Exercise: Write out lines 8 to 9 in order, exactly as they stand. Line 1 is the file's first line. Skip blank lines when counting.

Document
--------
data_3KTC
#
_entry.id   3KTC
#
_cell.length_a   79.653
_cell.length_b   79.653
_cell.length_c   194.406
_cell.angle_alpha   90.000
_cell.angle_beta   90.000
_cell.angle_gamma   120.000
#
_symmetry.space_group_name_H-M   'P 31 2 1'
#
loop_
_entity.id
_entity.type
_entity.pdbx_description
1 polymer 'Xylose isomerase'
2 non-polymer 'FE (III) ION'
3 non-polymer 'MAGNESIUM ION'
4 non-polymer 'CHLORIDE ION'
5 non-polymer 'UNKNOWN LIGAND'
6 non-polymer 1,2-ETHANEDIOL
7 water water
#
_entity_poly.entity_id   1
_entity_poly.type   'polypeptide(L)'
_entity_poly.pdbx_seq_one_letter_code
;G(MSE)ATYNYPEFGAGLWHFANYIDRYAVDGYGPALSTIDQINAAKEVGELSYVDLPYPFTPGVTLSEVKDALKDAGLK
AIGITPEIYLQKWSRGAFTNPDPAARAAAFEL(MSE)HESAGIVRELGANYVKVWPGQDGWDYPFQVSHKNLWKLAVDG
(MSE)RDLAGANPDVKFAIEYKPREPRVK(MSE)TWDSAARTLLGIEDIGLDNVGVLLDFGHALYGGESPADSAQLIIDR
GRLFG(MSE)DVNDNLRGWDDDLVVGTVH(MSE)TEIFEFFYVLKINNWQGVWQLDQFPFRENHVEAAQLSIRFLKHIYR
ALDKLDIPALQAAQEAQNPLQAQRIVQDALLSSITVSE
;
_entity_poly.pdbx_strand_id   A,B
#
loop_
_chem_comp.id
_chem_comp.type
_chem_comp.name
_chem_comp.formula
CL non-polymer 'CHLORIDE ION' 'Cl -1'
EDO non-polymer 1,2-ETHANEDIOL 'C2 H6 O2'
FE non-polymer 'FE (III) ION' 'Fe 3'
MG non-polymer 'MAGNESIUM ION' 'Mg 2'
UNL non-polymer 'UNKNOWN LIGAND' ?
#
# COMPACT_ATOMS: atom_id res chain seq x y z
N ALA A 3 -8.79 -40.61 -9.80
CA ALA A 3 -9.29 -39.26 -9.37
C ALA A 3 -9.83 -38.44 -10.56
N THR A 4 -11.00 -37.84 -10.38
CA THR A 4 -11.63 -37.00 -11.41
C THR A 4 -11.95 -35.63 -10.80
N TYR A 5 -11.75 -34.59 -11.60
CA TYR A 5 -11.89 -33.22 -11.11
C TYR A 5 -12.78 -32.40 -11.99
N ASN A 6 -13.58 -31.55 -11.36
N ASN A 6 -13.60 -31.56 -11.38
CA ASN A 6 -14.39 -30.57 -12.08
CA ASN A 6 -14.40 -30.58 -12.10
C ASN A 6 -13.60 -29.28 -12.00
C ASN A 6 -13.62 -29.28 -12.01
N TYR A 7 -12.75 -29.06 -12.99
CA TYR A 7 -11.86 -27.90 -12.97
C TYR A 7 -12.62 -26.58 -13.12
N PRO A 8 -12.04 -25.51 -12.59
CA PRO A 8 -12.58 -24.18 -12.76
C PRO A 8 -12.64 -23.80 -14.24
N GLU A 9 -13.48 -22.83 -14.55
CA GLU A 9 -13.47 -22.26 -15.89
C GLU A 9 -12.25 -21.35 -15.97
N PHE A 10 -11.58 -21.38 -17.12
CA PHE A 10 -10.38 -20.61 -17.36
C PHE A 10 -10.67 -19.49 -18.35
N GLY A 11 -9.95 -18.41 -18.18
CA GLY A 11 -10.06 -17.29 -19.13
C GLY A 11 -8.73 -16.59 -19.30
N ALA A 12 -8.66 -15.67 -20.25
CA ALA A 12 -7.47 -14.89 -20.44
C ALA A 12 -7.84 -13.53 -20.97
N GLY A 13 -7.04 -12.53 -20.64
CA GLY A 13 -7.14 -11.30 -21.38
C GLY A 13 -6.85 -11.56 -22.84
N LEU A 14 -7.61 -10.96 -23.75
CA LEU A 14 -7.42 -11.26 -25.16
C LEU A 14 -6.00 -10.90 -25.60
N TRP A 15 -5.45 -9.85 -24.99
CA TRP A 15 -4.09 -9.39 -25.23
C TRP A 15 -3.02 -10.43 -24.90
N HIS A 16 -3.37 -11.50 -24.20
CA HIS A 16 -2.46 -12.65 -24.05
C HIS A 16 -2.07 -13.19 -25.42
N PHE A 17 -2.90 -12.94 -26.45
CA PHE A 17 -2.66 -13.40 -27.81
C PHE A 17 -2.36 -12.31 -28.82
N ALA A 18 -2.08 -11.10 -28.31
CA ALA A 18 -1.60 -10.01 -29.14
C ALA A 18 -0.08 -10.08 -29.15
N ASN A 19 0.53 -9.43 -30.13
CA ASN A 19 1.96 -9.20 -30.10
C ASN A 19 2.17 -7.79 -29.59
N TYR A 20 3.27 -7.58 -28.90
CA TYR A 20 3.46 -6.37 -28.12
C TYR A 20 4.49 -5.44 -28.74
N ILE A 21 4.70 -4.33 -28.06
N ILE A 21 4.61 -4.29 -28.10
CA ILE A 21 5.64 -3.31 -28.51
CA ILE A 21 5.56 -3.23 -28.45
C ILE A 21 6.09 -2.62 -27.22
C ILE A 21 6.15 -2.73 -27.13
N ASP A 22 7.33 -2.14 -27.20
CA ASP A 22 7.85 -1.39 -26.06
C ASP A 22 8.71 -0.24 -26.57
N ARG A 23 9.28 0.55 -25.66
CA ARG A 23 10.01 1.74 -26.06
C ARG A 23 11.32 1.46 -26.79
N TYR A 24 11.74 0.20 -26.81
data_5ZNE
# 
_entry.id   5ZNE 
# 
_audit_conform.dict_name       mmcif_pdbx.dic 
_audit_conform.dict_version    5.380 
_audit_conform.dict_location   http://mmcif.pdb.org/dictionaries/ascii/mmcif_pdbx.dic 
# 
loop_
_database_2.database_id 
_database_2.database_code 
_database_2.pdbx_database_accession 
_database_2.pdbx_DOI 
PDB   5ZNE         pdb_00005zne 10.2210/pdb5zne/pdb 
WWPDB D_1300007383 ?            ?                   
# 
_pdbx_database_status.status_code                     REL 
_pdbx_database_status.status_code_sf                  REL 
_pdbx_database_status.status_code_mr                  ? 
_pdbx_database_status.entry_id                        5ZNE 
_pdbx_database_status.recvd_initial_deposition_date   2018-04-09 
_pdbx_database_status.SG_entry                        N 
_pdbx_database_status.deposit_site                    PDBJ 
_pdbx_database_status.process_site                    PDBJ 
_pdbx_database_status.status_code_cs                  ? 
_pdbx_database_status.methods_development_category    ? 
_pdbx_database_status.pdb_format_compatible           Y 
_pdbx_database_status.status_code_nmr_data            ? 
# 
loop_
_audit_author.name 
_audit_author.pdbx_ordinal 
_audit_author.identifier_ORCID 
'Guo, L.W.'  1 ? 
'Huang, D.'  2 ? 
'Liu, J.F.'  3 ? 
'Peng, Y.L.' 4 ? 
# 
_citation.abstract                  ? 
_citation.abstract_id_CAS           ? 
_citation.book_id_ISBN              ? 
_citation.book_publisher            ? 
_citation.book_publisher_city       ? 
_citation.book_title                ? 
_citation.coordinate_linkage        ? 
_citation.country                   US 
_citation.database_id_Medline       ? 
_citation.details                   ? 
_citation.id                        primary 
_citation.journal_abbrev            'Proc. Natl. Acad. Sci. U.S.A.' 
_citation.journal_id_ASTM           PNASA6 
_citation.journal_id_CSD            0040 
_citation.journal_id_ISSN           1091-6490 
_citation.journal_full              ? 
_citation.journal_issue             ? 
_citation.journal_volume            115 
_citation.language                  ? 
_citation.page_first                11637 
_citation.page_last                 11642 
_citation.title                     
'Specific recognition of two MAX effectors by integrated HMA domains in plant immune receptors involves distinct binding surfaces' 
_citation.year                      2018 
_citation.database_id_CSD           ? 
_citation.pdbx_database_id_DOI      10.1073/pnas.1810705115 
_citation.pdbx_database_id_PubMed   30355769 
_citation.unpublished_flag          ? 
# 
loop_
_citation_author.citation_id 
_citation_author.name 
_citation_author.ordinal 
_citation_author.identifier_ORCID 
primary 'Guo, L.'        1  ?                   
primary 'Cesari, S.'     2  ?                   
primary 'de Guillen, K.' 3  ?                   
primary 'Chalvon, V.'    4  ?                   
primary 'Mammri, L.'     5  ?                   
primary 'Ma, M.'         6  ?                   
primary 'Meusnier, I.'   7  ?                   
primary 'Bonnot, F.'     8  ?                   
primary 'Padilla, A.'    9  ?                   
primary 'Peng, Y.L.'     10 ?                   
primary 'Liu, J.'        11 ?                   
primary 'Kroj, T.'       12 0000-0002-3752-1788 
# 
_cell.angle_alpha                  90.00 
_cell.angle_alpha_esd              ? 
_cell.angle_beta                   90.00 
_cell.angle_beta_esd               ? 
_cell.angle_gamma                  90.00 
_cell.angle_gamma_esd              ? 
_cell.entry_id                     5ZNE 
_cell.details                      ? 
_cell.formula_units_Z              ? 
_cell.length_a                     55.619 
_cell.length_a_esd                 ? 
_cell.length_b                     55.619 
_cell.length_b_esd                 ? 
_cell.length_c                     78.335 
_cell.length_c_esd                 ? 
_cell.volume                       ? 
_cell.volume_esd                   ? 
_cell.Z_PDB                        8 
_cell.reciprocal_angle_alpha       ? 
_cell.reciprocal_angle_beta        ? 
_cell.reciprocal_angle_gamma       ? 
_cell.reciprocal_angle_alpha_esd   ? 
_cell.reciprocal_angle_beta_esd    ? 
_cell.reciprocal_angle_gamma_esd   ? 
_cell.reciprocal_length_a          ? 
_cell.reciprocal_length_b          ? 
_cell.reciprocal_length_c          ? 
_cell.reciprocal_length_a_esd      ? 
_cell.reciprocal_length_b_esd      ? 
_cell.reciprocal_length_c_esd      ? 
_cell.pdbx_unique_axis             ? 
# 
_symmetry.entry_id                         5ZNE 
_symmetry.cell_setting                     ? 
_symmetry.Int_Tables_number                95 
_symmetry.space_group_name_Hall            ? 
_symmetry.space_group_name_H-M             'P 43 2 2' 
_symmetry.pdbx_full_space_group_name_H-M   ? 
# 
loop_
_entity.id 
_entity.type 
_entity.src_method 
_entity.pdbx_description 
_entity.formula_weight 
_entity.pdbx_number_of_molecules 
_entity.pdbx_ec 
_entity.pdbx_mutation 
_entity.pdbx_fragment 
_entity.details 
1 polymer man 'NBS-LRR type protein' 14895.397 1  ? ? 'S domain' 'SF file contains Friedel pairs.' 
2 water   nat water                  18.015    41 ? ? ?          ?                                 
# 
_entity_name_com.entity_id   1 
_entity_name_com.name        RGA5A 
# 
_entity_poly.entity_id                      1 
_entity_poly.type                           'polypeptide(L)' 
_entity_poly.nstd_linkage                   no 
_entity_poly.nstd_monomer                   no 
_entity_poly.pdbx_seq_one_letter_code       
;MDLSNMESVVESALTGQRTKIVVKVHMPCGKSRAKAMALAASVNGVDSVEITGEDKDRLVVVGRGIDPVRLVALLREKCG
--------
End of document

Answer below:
_cell.angle_alpha   90.000
_cell.angle_beta   90.000